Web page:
Can I Bring the Kids? Tips for International Students Who Are Concerned About Their Dependents

Can I Bring the Kids? Tips for International Students Who Are Concerned About Their Dependents

By Ryan Hickey

Adult college students with dependents face some unique challenges, and for international students, those difficulties are compounded significantly. Of the more than 1 million international students in the U.S. today, a great many are older and have family obligations to consider. Being away from family members or dependents for long stretches of time may not be feasible, emotionally or financially, but the restrictions that arise when moving family members to the U.S. for academic reasons can be difficult to navigate. Here are answers to common questions about moving to the U.S. to study with a family in tow.

What’s the difference between M and F visas?

Vocational students require an M visa, while international students enrolled in academic courses receive F visas. These are necessary for international students to attend full-time educational programs. Student visas are usually F-1 or M-1, but sometimes J-1 (which allows greater flexibility, but is harder to obtain). For more information on the difference between F-1 and J-1 visas, the University of Michigan has a handy chart.

What forms do my dependents need?

Dependents need paperwork, too. After learning of your intention to bring a family member with you, the International Studies department at your school of choice will give you an I-20 Form, which allows dependents to apply for F-2, M-2 or J-2 status, based on your visa.

Can I work to support my family while in school? Can my spouse work?

Unfortunately, unless you have a J-1 Visa, your spouse cannot apply to work in the U.S. legally, so make sure you consider that before attending school. However, F-1 students are eligible to work themselves on campus and can also apply to work on or off campus for up to 12 months in a position that is directly related to their program of study—this is typically part of Optional Practical Training (OPT) or Curricular Practical Training (CPT) and has to be demonstrated to be practical training that relates to your specific field of study. An extension of 17 months is possible for certain STEM majors.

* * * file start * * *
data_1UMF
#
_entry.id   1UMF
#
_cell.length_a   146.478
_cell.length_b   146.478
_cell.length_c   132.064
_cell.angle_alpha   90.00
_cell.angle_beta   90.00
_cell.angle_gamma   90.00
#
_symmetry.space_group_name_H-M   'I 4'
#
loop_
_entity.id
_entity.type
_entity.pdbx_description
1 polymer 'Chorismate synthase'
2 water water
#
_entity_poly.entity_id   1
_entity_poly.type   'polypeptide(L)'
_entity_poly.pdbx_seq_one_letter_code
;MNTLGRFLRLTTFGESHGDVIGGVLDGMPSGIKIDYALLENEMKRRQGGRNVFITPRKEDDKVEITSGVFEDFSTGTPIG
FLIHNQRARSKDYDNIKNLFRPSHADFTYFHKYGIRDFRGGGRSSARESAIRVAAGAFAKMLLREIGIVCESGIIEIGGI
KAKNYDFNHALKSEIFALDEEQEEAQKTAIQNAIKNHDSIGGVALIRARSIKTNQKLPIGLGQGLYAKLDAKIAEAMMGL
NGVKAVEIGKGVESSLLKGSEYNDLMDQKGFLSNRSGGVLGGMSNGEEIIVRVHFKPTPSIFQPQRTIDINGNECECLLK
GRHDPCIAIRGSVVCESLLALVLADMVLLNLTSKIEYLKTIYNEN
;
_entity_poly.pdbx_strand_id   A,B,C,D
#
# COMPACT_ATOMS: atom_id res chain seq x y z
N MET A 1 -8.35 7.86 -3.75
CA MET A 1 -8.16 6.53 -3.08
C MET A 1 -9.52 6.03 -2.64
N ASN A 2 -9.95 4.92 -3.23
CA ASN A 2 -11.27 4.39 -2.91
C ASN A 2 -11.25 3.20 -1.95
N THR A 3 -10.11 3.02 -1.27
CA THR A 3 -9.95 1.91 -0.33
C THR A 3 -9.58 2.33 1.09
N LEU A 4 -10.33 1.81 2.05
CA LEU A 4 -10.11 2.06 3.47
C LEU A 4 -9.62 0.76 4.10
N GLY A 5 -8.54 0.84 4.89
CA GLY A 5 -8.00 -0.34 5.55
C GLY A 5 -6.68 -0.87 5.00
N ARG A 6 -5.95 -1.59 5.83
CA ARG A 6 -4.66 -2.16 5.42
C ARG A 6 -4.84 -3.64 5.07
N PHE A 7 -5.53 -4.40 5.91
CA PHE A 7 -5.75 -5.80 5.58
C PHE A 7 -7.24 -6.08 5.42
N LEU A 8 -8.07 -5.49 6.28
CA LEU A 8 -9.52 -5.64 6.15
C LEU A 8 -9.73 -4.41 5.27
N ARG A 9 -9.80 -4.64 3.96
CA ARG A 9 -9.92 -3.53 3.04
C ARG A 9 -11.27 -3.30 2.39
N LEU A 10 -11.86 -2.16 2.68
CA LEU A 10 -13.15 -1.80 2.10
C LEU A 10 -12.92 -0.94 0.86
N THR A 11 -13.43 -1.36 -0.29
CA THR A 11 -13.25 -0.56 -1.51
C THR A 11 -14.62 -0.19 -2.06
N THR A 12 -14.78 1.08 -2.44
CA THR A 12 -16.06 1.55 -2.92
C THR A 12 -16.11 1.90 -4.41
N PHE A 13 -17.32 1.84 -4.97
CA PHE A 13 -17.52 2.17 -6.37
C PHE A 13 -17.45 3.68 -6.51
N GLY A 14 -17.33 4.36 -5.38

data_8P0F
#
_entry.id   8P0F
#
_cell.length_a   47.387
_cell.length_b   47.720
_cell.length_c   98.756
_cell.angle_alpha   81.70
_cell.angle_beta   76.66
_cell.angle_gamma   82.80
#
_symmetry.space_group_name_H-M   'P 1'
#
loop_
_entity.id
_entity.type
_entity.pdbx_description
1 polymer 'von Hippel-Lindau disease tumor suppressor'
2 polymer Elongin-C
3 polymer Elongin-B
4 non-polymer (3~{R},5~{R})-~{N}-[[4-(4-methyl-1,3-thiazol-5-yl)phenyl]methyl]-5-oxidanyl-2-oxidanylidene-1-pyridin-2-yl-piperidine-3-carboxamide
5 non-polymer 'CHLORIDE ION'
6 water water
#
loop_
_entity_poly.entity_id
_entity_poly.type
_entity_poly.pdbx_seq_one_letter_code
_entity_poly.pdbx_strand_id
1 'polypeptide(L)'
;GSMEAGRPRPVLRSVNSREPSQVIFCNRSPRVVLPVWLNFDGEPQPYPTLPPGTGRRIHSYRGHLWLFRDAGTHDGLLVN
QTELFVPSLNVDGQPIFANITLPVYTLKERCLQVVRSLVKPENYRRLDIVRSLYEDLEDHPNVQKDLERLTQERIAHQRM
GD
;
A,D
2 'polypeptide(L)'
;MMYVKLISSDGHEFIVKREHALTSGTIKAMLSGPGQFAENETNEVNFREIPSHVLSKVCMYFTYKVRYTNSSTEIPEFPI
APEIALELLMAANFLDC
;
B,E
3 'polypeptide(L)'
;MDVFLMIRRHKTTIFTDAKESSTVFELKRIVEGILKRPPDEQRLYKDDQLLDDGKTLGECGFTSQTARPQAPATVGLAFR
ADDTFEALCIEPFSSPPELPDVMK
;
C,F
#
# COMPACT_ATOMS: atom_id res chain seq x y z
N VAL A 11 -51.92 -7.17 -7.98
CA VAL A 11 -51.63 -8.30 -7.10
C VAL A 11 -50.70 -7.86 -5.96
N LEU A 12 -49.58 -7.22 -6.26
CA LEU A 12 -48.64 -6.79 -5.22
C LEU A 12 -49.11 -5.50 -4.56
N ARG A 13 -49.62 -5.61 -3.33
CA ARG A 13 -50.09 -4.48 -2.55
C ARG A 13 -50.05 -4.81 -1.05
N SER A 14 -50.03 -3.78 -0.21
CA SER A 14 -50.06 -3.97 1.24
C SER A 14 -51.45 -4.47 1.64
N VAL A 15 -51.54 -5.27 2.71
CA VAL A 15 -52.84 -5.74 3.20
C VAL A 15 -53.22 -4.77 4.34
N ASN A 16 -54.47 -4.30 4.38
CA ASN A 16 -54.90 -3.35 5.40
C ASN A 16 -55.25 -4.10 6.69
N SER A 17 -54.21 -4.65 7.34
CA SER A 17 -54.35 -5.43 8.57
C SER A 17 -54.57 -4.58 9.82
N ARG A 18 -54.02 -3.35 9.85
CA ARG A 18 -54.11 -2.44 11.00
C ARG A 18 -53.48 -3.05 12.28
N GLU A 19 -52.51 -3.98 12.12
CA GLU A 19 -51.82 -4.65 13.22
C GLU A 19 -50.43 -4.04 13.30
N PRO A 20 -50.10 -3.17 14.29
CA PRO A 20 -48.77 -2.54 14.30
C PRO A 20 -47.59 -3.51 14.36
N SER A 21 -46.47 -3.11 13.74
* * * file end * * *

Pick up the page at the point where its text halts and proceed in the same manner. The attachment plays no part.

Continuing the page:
Can my child go to school?

Your F-2 or M-2 children are eligible (and usually obligated) to attend Kindergarten through 12th grades without any additional documentation after achieving their visa. There are state laws in place that may put children in a certain grade level according to their age.

Can my spouse go to school?

A spouse can attend school part-time, but must obtain an I-539 Form (“Application to Extend/Change Nonimmigrant Status”) and gain his or her own F-1 or M-1 status in order to study full-time.

Can we go home and come back?

The answer is yes, but travel can be tricky and the key is to have organized all paperwork beforehand, particularly for the journey back to the U.S. Dependents will need:

  • A current I-20 in their name (certifying that the primary visa holder is enrolled full-time in the U.S.)
  • A valid visa
  • A Form I-94 Arrival/Departure Record

Before international students can study in the U.S., they must demonstrate financial stability and show that they can pay for tuition and living expenses during their visa period. On some occasions, you may be asked to present this same information when returning to the U.S.

What if I lose my immigration status?

As you might have guessed, if you lose your immigration status, your dependents lose theirs as well. That means it’s important to not only make sure you obey the laws of the U.S., but also to attend class and achieve passing grades.

What if I have a child while here?

Children born in the U.S. are citizens of the U.S. and therefore ineligible for F-2 or M-2 status.

What are some other resources where I can find more information?

Find out more from the Department of Homeland Security and the U.S. Citizen and Immigration Service. These are two of the best resources available, with clear information and step-by-step instructions for international students. That said, the best place to look for more information is at the individual schools to which you are applying. Each of these will have an international student services department. Reach out to these departments for the help you need. They have heard all the questions, and they have all the answers.

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About the Author

Ryan Hickey is the Managing Editor of Peterson’s and EssayEdge and is an expert in many aspects of college, graduate, and professional admissions. A graduate of Yale University, Ryan has worked in various admissions capacities for nearly a decade, including writing test-prep material for the SAT, AP exams, and TOEFL; editing essays and personal statements; and consulting directly with applicants.

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